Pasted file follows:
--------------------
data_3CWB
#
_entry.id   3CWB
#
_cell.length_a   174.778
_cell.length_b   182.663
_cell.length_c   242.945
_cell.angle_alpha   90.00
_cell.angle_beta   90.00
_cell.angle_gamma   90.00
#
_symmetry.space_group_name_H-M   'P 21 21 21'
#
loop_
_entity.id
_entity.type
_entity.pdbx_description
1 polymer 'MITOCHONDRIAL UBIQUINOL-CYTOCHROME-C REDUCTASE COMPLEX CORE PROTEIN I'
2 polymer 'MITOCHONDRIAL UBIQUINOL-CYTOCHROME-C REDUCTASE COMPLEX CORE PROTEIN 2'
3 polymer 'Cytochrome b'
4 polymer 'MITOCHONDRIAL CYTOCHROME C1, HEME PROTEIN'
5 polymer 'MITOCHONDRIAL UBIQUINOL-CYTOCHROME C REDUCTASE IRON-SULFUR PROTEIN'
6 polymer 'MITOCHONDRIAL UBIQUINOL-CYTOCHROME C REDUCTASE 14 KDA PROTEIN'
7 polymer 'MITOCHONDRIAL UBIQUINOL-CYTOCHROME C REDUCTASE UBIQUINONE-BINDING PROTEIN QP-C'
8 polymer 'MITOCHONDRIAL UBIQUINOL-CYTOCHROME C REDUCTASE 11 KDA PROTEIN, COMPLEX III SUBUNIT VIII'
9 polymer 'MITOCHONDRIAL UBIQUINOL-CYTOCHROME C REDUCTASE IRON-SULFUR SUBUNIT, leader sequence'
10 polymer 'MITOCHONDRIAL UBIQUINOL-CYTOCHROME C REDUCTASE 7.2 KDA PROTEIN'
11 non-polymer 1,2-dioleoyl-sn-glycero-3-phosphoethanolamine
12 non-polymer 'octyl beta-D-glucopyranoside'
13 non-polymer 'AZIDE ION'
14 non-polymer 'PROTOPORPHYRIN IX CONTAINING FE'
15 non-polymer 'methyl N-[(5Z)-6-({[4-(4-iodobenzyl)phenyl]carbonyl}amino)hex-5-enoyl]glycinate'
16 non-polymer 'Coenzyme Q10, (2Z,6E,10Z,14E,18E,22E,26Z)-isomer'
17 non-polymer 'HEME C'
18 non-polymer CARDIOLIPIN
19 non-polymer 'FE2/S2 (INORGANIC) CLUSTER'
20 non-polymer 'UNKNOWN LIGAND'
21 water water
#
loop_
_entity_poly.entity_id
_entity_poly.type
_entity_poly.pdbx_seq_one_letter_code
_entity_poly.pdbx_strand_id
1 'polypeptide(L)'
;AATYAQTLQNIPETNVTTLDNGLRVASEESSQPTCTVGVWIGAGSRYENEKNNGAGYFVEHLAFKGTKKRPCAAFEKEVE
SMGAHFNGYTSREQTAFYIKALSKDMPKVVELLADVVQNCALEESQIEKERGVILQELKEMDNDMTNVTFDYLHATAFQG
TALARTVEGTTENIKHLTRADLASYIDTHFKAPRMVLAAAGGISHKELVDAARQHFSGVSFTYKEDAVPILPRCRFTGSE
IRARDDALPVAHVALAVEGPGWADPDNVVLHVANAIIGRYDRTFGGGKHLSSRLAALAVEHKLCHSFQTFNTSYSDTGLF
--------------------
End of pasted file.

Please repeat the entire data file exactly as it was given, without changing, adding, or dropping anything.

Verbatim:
data_3CWB
#
_entry.id   3CWB
#
_cell.length_a   174.778
_cell.length_b   182.663
_cell.length_c   242.945
_cell.angle_alpha   90.00
_cell.angle_beta   90.00
_cell.angle_gamma   90.00
#
_symmetry.space_group_name_H-M   'P 21 21 21'
#
loop_
_entity.id
_entity.type
_entity.pdbx_description
1 polymer 'MITOCHONDRIAL UBIQUINOL-CYTOCHROME-C REDUCTASE COMPLEX CORE PROTEIN I'
2 polymer 'MITOCHONDRIAL UBIQUINOL-CYTOCHROME-C REDUCTASE COMPLEX CORE PROTEIN 2'
3 polymer 'Cytochrome b'
4 polymer 'MITOCHONDRIAL CYTOCHROME C1, HEME PROTEIN'
5 polymer 'MITOCHONDRIAL UBIQUINOL-CYTOCHROME C REDUCTASE IRON-SULFUR PROTEIN'
6 polymer 'MITOCHONDRIAL UBIQUINOL-CYTOCHROME C REDUCTASE 14 KDA PROTEIN'
7 polymer 'MITOCHONDRIAL UBIQUINOL-CYTOCHROME C REDUCTASE UBIQUINONE-BINDING PROTEIN QP-C'
8 polymer 'MITOCHONDRIAL UBIQUINOL-CYTOCHROME C REDUCTASE 11 KDA PROTEIN, COMPLEX III SUBUNIT VIII'
9 polymer 'MITOCHONDRIAL UBIQUINOL-CYTOCHROME C REDUCTASE IRON-SULFUR SUBUNIT, leader sequence'
10 polymer 'MITOCHONDRIAL UBIQUINOL-CYTOCHROME C REDUCTASE 7.2 KDA PROTEIN'
11 non-polymer 1,2-dioleoyl-sn-glycero-3-phosphoethanolamine
12 non-polymer 'octyl beta-D-glucopyranoside'
13 non-polymer 'AZIDE ION'
14 non-polymer 'PROTOPORPHYRIN IX CONTAINING FE'
15 non-polymer 'methyl N-[(5Z)-6-({[4-(4-iodobenzyl)phenyl]carbonyl}amino)hex-5-enoyl]glycinate'
16 non-polymer 'Coenzyme Q10, (2Z,6E,10Z,14E,18E,22E,26Z)-isomer'
17 non-polymer 'HEME C'
18 non-polymer CARDIOLIPIN
19 non-polymer 'FE2/S2 (INORGANIC) CLUSTER'
20 non-polymer 'UNKNOWN LIGAND'
21 water water
#
loop_
_entity_poly.entity_id
_entity_poly.type
_entity_poly.pdbx_seq_one_letter_code
_entity_poly.pdbx_strand_id
1 'polypeptide(L)'
;AATYAQTLQNIPETNVTTLDNGLRVASEESSQPTCTVGVWIGAGSRYENEKNNGAGYFVEHLAFKGTKKRPCAAFEKEVE
SMGAHFNGYTSREQTAFYIKALSKDMPKVVELLADVVQNCALEESQIEKERGVILQELKEMDNDMTNVTFDYLHATAFQG
TALARTVEGTTENIKHLTRADLASYIDTHFKAPRMVLAAAGGISHKELVDAARQHFSGVSFTYKEDAVPILPRCRFTGSE
IRARDDALPVAHVALAVEGPGWADPDNVVLHVANAIIGRYDRTFGGGKHLSSRLAALAVEHKLCHSFQTFNTSYSDTGLF